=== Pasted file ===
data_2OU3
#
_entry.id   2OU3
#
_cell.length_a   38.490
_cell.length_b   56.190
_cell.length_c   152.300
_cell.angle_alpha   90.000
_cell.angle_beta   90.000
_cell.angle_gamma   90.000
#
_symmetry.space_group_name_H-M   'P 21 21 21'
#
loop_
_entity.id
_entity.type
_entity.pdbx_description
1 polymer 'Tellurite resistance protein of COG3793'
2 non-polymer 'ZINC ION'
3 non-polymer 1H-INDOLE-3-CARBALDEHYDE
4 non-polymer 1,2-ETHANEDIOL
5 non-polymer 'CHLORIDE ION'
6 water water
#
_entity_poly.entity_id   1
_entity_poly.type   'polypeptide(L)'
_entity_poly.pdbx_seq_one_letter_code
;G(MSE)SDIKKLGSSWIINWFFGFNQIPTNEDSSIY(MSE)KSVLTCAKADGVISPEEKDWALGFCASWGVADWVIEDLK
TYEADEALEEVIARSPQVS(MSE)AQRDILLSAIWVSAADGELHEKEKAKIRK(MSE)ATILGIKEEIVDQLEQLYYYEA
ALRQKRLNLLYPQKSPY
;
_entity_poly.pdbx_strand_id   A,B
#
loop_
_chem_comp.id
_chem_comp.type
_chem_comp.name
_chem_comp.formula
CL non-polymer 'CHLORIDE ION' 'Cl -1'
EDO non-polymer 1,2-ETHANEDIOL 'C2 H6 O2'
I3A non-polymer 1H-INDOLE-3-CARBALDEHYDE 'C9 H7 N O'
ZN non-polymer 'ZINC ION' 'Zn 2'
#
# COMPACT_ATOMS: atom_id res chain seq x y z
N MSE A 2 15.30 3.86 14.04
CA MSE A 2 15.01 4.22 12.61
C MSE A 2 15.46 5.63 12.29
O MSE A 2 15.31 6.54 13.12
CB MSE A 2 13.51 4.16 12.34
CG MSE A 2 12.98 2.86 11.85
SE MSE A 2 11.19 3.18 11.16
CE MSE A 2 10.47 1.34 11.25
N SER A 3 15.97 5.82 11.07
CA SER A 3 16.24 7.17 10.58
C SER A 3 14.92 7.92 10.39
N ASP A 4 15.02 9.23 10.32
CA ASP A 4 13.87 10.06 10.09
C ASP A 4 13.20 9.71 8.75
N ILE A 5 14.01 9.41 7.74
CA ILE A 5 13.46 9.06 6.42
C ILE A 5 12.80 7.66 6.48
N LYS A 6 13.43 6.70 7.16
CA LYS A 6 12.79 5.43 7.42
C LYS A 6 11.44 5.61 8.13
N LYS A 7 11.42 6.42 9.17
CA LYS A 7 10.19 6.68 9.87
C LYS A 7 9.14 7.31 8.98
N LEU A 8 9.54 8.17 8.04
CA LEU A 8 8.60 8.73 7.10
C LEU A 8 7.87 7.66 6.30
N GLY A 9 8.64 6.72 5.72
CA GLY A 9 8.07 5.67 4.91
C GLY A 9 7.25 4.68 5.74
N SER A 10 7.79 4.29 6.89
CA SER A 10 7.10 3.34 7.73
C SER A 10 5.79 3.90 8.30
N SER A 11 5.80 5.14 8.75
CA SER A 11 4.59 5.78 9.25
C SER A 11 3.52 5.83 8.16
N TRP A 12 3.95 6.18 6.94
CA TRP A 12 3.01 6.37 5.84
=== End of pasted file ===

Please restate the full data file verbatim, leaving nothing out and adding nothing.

data_2OU3
#
_entry.id   2OU3
#
_cell.length_a   38.490
_cell.length_b   56.190
_cell.length_c   152.300
_cell.angle_alpha   90.000
_cell.angle_beta   90.000
_cell.angle_gamma   90.000
#
_symmetry.space_group_name_H-M   'P 21 21 21'
#
loop_
_entity.id
_entity.type
_entity.pdbx_description
1 polymer 'Tellurite resistance protein of COG3793'
2 non-polymer 'ZINC ION'
3 non-polymer 1H-INDOLE-3-CARBALDEHYDE
4 non-polymer 1,2-ETHANEDIOL
5 non-polymer 'CHLORIDE ION'
6 water water
#
_entity_poly.entity_id   1
_entity_poly.type   'polypeptide(L)'
_entity_poly.pdbx_seq_one_letter_code
;G(MSE)SDIKKLGSSWIINWFFGFNQIPTNEDSSIY(MSE)KSVLTCAKADGVISPEEKDWALGFCASWGVADWVIEDLK
TYEADEALEEVIARSPQVS(MSE)AQRDILLSAIWVSAADGELHEKEKAKIRK(MSE)ATILGIKEEIVDQLEQLYYYEA
ALRQKRLNLLYPQKSPY
;
_entity_poly.pdbx_strand_id   A,B
#
loop_
_chem_comp.id
_chem_comp.type
_chem_comp.name
_chem_comp.formula
CL non-polymer 'CHLORIDE ION' 'Cl -1'
EDO non-polymer 1,2-ETHANEDIOL 'C2 H6 O2'
I3A non-polymer 1H-INDOLE-3-CARBALDEHYDE 'C9 H7 N O'
ZN non-polymer 'ZINC ION' 'Zn 2'
#
# COMPACT_ATOMS: atom_id res chain seq x y z
N MSE A 2 15.30 3.86 14.04
CA MSE A 2 15.01 4.22 12.61
C MSE A 2 15.46 5.63 12.29
O MSE A 2 15.31 6.54 13.12
CB MSE A 2 13.51 4.16 12.34
CG MSE A 2 12.98 2.86 11.85
SE MSE A 2 11.19 3.18 11.16
CE MSE A 2 10.47 1.34 11.25
N SER A 3 15.97 5.82 11.07
CA SER A 3 16.24 7.17 10.58
C SER A 3 14.92 7.92 10.39
N ASP A 4 15.02 9.23 10.32
CA ASP A 4 13.87 10.06 10.09
C ASP A 4 13.20 9.71 8.75
N ILE A 5 14.01 9.41 7.74
CA ILE A 5 13.46 9.06 6.42
C ILE A 5 12.80 7.66 6.48
N LYS A 6 13.43 6.70 7.16
CA LYS A 6 12.79 5.43 7.42
C LYS A 6 11.44 5.61 8.13
N LYS A 7 11.42 6.42 9.17
CA LYS A 7 10.19 6.68 9.87
C LYS A 7 9.14 7.31 8.98
N LEU A 8 9.54 8.17 8.04
CA LEU A 8 8.60 8.73 7.10
C LEU A 8 7.87 7.66 6.30
N GLY A 9 8.64 6.72 5.72
CA GLY A 9 8.07 5.67 4.91
C GLY A 9 7.25 4.68 5.74
N SER A 10 7.79 4.29 6.89
CA SER A 10 7.10 3.34 7.73
C SER A 10 5.79 3.90 8.30
N SER A 11 5.80 5.14 8.75
CA SER A 11 4.59 5.78 9.25
C SER A 11 3.52 5.83 8.16
N TRP A 12 3.95 6.18 6.94
CA TRP A 12 3.01 6.37 5.84